Librarians can contribute to improve student engagement by becoming leaders and active participants in faculty development programs or teaching and learning center. (Randal Baier, Media and Arts Librarian, Eastern Michigan University)
Applying new technology or instruction methods is no easy task. Rather than giving up when something does not work at the first time, try to use IOR (Implement, Observe and Reflect), i.e., to implement new techniques, observe how they go, and reflect on your observations. (Suzanne Bernstein, Web service Librarian, Lansing Community College Library)
To promote students’ critical thinking and to teach them how to properly conduct research, collaboration between librarians and faculty is vital. (Stephanie Delano Davis, Information Literacy Librarian, Northwestern Michigan College)
Metadata of catalog record, Google Translate, Wikipedia, and WorldCat can be some good tools to understand content of non-english resources. (Karen Liston, Librarian III and Liaison 'for less commonly taught languages, ESL & Int'l Students', Wayne State University)
Peer tutor library service can provide authority-free environment when college students conduct a research. (Mary O’Kelly, Head of Instructional Services, Grand Valley State University)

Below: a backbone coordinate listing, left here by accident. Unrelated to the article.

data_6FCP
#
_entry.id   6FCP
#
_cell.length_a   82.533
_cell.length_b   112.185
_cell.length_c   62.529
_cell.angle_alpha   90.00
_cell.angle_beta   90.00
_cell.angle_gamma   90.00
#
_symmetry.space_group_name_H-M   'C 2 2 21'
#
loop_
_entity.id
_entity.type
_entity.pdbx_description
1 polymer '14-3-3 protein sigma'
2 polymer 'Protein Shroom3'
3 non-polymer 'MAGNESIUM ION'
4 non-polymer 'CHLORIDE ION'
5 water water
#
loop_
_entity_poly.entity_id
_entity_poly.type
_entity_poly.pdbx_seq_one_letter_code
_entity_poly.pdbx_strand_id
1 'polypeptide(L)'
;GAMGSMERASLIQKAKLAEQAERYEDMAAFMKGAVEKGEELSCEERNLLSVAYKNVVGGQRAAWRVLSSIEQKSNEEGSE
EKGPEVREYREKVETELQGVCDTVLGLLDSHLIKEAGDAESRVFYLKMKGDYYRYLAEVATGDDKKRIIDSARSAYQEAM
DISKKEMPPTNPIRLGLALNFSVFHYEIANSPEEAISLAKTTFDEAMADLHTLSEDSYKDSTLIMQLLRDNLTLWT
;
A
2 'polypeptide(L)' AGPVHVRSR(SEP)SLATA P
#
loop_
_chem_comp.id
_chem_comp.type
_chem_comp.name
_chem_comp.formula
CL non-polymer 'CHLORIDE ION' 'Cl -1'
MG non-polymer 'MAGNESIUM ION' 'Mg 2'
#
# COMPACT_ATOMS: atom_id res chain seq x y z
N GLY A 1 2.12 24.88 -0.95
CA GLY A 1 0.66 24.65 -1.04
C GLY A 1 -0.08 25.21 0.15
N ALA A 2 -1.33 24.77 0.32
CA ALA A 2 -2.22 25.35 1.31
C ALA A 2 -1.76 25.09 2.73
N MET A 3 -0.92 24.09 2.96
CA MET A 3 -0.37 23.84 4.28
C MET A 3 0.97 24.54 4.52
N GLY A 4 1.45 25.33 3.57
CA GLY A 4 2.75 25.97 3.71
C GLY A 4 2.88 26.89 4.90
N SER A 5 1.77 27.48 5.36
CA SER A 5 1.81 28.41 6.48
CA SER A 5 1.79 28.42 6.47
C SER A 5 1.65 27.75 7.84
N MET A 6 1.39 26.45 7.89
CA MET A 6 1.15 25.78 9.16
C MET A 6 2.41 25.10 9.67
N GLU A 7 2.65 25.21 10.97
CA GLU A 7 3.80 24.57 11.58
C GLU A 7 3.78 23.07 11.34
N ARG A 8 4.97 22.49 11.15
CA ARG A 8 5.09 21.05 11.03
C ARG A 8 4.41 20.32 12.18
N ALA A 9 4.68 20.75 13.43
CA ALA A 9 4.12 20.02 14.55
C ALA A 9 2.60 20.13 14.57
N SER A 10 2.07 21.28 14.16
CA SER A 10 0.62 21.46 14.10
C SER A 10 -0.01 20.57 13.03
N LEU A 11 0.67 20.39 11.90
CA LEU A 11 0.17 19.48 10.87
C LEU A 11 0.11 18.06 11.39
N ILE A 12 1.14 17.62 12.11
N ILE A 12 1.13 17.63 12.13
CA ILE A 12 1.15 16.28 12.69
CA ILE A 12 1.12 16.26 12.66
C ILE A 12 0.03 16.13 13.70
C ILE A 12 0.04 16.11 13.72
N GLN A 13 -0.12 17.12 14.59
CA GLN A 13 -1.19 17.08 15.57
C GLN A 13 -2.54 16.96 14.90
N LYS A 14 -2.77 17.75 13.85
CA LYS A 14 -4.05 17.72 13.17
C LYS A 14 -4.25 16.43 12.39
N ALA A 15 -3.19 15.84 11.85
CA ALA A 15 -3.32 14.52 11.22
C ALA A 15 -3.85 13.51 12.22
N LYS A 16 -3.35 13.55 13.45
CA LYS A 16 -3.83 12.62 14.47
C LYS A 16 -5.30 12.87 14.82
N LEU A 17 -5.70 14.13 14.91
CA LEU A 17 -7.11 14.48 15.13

Group project-oriented assignments is a useful method to improve student information literacy because it allows students to see the information in context, makes them understand the limitation of their own abilities, and have them open to new research approaches. (Marcus Richter & Steve Vest, Technical Services Librarian & Reference Librarian, Alma College)
Assigning group projects and using free software are some of good strategies to improve interactivity in online instruction session. (Bath walker, Director of Libraries, College for Creative Studies)
Video of Lightning Talk is available here
Faculty/Librarian Panel Talk
Leena Lalwani (Coordinator for Arts & Engineering Collection at the Art, Architecture and Engineering Library (AAEL), UM), Johannes Schwank (Professor of Chemical Engineering, UM), Amana Peters (Learning Communities Librarian, UM), and Joe Horton (Lecturer in the English Department Writing Program, UM) discussed active learning, and Scott Dennis (Humanities Librarian and Coordinator of Core Electronic Resources, UM) moderated this discussion. Professor Schwank and Ms. Lalwani talked about how they collaborated to help students of engineering to complete practical group project, which was one of assignments in Professor Schwank’s class. Joe Horton and Amanda Peters explained how a undergraduate instruction librarian team of University of Michigan worked together with faculty in promoting active learning among new undergraduate students. They also talked about the usefulness of CTools as a communication tool among faculty, librarians and students, a librarian’s role in a literature review stage, and the assessment of library instruction.
Video of panel discussion is available here.
Questions for thought: How do you promote critical thinking within your instructional efforts?